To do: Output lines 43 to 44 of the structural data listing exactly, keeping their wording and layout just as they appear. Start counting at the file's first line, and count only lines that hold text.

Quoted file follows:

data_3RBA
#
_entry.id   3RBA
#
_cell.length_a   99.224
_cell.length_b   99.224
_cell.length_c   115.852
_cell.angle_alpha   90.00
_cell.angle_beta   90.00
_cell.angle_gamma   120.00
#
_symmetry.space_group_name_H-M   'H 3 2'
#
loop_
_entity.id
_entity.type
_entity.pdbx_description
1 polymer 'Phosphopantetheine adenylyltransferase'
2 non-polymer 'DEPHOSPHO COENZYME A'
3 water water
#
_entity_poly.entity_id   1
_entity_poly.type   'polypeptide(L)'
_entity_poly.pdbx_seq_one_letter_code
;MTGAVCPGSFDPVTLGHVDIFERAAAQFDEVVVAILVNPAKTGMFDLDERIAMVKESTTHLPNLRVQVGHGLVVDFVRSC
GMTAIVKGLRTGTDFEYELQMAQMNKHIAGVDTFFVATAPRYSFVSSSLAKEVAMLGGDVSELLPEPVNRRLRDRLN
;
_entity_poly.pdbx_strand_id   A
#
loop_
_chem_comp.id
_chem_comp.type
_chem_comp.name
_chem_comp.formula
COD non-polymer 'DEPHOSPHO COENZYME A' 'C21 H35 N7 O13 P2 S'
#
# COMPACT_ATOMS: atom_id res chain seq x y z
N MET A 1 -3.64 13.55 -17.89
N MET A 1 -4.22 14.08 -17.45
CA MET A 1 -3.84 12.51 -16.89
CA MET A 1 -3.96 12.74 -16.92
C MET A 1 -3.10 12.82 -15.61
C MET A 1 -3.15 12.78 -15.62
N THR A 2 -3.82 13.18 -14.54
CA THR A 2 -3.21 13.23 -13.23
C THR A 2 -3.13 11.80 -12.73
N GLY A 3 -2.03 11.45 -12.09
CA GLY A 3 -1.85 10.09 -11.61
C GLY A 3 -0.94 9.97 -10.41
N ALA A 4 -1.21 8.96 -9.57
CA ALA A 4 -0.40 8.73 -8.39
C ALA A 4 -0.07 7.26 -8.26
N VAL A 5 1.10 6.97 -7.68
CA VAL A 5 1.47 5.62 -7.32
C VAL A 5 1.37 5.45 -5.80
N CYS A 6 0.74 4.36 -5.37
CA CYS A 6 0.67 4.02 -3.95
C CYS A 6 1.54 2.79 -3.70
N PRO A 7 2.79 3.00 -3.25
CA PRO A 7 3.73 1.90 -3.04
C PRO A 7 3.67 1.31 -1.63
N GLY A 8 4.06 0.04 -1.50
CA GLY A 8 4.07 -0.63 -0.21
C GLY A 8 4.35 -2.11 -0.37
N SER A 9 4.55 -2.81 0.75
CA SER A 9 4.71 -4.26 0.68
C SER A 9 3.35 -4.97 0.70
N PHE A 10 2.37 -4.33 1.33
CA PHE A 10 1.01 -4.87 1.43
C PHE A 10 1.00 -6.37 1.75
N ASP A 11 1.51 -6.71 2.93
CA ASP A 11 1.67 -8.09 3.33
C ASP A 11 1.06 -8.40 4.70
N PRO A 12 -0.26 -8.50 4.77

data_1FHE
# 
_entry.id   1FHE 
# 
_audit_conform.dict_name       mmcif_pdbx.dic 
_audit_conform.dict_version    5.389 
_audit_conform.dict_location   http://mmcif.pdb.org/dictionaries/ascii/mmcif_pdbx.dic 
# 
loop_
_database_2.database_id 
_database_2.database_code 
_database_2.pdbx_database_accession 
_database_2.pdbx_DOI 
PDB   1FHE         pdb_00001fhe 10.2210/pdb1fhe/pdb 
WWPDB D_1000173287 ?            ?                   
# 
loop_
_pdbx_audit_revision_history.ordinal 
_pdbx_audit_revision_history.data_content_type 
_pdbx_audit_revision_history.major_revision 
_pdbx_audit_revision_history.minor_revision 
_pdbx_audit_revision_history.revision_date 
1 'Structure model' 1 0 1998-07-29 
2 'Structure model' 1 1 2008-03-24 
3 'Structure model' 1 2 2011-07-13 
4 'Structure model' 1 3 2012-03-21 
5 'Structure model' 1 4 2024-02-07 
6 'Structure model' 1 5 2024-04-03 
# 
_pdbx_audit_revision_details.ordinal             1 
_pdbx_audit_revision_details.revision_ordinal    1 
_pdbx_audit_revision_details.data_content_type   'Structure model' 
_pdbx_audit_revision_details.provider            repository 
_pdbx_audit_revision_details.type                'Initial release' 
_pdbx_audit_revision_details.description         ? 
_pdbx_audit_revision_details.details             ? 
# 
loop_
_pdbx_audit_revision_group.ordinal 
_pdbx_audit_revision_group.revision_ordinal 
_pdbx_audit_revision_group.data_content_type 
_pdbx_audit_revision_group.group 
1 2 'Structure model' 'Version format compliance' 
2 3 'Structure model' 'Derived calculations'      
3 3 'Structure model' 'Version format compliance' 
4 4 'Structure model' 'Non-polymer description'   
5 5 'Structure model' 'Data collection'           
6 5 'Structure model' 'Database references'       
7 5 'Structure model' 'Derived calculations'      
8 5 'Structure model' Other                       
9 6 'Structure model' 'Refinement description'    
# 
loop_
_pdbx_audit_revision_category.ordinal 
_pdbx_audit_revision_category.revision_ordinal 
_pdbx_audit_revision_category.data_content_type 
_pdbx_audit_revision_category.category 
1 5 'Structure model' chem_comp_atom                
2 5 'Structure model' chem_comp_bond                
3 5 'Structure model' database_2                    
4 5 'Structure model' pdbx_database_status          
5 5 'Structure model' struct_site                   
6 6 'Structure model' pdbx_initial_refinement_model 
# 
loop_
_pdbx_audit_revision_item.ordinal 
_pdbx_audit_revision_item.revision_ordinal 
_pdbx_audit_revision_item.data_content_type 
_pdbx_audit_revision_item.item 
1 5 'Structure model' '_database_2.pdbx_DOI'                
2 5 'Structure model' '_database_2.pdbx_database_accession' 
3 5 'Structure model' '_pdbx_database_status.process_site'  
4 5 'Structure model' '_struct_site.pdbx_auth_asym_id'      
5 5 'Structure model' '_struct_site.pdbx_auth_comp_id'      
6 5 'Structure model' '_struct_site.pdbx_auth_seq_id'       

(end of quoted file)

C MET A 1 -3.15 12.78 -15.62
N THR A 2 -3.82 13.18 -14.54